New Report Details Impact of Section 230 Litigation on Small Online Providers

230 supports small organizations, but more is needed to stop baseless litigation

Apr 12, 2022

Chamber of Progress today released a new report detailing for the first time the impact of Section 230 litigation on individuals, non-profits, and other small online providers. Examining the history of cases against small providers who run niche websites, maintain comments sections, and foster open discussion online, the report illuminates the wide-ranging benefits of Section 230, as well as remaining gaps in the law.

Read the full report:
Understanding Section 230 & the Impact of Litigation on Small Providers

Key report findings include:

  • Section 230 protects important speech made possible by small providers;
  • Small providers rely on Section 230 to mitigate damage from litigation;
  • Section 230’s “procedural fast lane” has important economic and speech benefits;
  • Anti-SLAPP (Strategic Lawsuits Against Public Participation) laws, when applicable, provide better outcomes for small providers, than Section 230 alone;
    • But as many as 17 states still don’t have anti-SLAPP laws;
    • A federal anti-SLAPP law would fill the gaps and ensure that small providers have adequate protection from meritless suits and a possibility of recovering the cost of their defense when they stand up for the speech of their users.
  • Any changes to Section 230 aimed at Big Tech would have unintended consequences for small providers as well;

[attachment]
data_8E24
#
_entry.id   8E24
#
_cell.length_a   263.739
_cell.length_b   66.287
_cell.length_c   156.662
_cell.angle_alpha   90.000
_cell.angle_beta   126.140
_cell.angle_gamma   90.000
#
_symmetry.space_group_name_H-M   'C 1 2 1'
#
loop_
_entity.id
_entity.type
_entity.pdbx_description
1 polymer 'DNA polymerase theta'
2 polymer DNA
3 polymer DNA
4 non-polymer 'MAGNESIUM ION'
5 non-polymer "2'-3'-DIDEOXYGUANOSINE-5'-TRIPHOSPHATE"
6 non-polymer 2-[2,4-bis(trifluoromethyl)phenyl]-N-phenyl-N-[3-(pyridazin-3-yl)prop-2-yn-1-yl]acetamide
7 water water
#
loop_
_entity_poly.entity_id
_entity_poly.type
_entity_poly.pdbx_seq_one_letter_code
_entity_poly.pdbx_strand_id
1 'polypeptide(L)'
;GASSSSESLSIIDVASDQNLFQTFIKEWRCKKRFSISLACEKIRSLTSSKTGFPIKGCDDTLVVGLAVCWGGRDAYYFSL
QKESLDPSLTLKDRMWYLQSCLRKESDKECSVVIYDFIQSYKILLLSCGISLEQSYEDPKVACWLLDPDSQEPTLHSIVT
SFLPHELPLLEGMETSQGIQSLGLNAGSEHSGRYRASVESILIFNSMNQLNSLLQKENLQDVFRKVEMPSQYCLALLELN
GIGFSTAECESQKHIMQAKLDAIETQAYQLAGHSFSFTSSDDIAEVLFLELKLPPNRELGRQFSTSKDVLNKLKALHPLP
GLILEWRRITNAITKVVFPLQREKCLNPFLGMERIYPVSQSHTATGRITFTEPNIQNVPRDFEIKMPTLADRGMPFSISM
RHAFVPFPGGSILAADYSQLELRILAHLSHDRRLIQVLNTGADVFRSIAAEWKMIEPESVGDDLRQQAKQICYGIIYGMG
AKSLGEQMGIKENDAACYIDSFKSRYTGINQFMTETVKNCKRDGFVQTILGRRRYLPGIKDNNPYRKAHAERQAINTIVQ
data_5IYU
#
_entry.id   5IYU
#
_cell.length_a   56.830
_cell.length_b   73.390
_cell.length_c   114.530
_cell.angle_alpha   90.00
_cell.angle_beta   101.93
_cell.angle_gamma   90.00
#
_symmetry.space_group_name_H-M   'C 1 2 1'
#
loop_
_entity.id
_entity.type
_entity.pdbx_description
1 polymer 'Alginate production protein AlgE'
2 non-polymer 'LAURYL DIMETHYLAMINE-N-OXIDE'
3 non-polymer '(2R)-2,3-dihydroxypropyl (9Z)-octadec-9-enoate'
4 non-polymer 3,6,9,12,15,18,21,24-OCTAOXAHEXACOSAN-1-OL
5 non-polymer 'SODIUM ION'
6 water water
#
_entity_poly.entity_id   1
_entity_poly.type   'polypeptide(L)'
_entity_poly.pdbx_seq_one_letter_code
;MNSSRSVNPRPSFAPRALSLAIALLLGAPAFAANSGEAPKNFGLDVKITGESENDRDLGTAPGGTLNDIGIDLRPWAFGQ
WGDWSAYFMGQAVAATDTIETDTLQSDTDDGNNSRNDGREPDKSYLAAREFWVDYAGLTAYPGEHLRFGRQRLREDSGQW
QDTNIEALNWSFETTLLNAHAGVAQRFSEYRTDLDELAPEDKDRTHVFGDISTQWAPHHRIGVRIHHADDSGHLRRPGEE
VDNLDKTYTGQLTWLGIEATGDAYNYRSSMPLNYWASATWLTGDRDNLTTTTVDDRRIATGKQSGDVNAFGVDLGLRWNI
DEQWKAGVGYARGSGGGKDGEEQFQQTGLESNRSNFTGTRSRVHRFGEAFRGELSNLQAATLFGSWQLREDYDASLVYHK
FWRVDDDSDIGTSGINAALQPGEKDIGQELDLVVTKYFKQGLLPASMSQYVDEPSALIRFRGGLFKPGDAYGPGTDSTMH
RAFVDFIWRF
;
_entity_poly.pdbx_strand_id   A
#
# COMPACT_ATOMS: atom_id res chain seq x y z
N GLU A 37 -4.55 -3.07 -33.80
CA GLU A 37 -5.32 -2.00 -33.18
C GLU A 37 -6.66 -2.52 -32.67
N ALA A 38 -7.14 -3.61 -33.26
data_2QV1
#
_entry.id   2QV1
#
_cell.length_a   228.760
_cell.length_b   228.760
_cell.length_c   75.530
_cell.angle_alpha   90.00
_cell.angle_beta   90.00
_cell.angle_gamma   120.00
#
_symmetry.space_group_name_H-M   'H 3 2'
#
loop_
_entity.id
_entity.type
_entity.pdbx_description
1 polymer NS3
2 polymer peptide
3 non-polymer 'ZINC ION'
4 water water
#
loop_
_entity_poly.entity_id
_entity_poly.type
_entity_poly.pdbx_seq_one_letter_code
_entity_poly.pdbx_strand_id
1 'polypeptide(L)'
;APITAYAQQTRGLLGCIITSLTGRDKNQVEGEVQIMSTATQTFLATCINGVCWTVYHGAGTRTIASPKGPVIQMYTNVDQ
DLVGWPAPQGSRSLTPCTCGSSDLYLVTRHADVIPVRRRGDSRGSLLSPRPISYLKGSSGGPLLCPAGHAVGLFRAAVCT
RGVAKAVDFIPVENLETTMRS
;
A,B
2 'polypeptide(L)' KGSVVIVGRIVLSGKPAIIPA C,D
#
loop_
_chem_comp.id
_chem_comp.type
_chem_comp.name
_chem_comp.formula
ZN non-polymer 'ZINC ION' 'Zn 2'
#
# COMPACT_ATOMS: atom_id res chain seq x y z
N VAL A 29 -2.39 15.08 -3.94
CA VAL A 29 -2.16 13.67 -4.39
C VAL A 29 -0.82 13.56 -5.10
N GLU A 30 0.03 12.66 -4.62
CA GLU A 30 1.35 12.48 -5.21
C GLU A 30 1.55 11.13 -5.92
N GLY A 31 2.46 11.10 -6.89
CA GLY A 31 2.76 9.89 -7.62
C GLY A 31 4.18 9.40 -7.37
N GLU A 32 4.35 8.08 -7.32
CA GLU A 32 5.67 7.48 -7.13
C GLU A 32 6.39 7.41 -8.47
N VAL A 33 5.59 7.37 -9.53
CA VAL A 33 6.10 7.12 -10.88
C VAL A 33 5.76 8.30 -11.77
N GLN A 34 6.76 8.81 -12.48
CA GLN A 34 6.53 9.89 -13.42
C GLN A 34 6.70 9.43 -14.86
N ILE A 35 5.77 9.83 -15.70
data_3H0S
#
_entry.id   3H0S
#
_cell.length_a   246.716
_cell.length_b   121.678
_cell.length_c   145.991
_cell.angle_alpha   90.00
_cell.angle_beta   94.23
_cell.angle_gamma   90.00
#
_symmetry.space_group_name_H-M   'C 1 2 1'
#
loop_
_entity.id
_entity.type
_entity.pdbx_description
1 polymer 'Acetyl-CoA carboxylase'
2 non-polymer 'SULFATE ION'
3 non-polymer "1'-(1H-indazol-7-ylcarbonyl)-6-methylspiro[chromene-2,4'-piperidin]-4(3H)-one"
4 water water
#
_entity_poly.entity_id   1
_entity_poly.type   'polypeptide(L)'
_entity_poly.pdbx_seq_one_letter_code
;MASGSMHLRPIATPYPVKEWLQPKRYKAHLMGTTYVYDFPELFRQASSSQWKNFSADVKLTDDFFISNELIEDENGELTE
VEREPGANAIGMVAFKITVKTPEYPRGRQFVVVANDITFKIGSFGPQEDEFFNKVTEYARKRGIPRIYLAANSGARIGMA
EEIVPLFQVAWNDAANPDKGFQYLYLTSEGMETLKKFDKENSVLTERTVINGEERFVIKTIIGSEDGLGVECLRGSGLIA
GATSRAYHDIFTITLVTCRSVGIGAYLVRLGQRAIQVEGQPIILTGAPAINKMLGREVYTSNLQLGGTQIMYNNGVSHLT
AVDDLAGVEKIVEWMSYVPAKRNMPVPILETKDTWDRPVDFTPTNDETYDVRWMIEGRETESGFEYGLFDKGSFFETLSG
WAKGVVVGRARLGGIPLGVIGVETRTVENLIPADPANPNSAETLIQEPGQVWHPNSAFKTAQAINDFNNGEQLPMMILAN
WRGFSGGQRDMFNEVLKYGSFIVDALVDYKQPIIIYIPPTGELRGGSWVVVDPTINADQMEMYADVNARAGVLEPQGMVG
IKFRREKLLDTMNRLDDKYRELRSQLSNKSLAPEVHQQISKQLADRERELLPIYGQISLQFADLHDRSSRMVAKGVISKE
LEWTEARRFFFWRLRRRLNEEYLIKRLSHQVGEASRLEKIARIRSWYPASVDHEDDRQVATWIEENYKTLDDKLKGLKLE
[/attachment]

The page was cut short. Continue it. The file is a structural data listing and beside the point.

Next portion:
• Conditioning Section 230 immunity in ways that prolong litigation would have disastrous consequences for small providers.

“From neighborhood forums to niche blogs and local news sites, small providers bring the Internet to life for so many communities,” said report author Elizabeth Banker. “This report shows where Section 230 has given small providers the protections they need to keep posting and where the law has fallen short.”

Elizabeth Banker is Vice President of Legal Advocacy for Chamber of Progress, and  brings twenty-five years of in-house, law firm, and trade association experience on intermediary liability, Section 230, and online safety. Read Protocol’s interview with Banker here.


Chamber of Progress ( is a new center-left tech industry policy coalition promoting technology’s progressive future.  We work to ensure that all Americans benefit from technological leaps, and that the tech industry operates responsibly and fairly.  

Our corporate partners do not have a vote on or veto over our positions. We do not speak for individual partner companies and remain true to our stated principles even when our partners disagree.